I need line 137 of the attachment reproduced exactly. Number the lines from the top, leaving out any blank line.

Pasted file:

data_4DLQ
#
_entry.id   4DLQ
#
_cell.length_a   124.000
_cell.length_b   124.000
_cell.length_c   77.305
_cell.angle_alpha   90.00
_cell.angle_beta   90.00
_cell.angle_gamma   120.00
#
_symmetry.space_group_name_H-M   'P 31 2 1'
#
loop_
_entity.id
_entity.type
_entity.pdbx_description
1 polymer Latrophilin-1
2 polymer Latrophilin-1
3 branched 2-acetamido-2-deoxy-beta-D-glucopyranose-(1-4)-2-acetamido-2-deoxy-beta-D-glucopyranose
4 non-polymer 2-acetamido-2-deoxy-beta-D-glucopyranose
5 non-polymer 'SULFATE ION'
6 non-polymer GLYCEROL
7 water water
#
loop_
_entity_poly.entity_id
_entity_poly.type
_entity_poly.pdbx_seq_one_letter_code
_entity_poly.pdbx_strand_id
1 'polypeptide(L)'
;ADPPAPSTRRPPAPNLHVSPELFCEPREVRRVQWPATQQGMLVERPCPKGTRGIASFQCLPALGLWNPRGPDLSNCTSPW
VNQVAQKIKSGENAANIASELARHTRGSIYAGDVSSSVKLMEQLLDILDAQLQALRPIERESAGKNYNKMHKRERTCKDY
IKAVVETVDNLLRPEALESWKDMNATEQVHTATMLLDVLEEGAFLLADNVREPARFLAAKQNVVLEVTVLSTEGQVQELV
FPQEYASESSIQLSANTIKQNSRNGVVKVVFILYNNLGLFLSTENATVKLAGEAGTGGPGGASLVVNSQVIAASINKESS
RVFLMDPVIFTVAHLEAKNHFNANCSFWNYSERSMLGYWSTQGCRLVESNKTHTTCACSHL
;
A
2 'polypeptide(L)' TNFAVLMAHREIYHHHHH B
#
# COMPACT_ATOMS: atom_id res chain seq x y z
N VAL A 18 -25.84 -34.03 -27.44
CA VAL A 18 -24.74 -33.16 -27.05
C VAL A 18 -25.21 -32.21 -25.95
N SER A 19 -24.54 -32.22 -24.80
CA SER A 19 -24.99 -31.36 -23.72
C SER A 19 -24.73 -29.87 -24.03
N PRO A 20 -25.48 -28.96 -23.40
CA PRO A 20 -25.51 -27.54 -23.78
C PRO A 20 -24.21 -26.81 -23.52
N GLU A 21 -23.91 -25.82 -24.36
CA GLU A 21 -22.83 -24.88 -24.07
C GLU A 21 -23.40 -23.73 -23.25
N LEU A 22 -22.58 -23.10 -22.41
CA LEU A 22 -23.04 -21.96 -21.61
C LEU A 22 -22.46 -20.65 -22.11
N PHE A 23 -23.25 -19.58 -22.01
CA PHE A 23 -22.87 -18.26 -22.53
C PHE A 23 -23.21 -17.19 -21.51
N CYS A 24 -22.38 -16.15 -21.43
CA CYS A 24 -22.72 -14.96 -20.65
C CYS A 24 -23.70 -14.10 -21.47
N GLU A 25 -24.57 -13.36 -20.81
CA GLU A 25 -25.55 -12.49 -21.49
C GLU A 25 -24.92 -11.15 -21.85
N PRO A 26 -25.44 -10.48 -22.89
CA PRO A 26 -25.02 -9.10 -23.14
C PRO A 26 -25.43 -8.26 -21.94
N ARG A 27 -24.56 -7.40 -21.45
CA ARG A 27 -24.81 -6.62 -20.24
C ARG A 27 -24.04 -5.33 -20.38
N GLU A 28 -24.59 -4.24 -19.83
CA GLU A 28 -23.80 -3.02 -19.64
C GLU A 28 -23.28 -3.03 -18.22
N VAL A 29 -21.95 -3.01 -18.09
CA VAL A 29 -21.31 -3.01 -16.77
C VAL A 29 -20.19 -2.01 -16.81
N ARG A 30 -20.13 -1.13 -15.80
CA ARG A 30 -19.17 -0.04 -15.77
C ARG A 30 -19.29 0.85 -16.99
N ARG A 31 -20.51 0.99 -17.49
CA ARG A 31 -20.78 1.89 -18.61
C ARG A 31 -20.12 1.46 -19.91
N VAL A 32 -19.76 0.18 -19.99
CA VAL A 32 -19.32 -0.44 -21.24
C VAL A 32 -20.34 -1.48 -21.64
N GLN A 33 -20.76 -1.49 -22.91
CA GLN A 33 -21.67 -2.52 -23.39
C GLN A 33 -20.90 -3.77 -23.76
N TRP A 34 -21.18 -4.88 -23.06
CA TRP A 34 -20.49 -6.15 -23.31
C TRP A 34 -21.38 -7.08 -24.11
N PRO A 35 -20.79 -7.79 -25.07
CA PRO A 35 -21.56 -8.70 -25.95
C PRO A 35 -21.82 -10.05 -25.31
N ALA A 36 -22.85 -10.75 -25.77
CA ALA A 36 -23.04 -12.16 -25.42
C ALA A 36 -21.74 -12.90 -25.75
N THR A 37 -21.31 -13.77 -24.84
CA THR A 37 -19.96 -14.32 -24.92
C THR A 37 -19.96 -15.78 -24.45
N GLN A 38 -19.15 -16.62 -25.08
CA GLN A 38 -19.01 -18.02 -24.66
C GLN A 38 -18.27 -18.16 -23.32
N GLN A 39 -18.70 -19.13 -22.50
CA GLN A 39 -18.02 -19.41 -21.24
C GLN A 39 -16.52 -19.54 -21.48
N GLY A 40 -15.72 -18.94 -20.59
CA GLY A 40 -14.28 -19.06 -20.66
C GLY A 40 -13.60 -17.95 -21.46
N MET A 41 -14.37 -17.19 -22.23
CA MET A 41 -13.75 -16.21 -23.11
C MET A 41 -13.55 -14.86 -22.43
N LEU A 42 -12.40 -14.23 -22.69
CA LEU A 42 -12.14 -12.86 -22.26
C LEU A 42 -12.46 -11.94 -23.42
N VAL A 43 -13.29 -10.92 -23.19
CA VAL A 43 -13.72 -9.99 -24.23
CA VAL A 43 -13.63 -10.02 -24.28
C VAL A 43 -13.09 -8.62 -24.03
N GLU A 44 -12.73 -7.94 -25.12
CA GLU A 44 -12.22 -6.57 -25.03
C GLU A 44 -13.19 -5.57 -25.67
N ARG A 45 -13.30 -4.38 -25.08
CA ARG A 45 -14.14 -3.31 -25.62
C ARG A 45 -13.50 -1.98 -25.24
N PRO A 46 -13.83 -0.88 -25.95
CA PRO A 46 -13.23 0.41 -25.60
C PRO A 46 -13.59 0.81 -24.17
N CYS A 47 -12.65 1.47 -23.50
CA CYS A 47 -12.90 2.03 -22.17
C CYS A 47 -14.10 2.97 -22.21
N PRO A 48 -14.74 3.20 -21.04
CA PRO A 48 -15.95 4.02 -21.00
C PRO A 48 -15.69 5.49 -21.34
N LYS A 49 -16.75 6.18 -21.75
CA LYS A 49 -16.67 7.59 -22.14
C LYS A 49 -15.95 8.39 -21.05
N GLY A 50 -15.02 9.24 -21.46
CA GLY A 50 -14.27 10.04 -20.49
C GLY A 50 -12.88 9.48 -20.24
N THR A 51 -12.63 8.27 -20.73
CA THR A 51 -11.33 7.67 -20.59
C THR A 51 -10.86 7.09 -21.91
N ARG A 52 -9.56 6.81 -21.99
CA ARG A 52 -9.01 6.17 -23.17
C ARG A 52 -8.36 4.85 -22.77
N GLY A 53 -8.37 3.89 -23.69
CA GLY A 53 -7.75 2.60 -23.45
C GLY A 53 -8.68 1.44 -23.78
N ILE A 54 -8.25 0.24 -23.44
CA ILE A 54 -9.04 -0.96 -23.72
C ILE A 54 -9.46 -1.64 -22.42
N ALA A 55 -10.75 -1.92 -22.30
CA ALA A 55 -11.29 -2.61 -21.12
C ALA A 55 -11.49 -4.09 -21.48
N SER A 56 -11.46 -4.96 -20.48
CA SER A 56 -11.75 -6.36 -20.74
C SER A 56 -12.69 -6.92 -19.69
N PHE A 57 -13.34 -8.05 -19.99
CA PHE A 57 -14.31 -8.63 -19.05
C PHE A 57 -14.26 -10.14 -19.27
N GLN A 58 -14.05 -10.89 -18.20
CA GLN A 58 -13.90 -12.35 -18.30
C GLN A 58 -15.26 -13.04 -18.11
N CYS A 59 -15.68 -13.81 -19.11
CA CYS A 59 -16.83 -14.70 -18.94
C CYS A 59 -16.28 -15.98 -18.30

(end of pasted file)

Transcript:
CA LYS A 49 -16.67 7.59 -22.14